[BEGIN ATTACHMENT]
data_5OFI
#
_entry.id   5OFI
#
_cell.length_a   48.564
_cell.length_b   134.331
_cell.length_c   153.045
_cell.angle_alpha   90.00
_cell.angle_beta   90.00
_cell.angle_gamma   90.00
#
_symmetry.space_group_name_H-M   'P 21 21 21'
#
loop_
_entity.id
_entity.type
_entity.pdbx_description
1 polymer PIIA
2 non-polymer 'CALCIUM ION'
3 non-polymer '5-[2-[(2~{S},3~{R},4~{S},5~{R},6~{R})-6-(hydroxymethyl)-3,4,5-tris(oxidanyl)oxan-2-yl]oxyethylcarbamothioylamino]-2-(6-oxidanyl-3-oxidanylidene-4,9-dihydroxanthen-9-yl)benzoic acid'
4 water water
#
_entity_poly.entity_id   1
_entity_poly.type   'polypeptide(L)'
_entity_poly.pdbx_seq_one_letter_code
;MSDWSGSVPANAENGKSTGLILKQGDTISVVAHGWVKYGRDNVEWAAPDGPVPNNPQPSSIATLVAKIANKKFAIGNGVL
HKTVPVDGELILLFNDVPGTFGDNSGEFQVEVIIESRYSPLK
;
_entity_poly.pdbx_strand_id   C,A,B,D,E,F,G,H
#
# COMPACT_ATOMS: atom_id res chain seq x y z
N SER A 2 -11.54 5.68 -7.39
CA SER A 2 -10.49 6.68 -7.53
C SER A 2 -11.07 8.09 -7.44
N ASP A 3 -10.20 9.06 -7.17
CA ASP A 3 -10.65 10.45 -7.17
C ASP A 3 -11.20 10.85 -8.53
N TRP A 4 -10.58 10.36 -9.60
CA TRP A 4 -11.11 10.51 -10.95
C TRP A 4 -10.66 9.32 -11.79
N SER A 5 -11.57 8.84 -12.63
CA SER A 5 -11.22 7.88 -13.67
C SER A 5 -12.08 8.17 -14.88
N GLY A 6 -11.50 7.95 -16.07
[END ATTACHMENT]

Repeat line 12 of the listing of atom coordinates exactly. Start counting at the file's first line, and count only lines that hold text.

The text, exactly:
_symmetry.space_group_name_H-M   'P 21 21 21'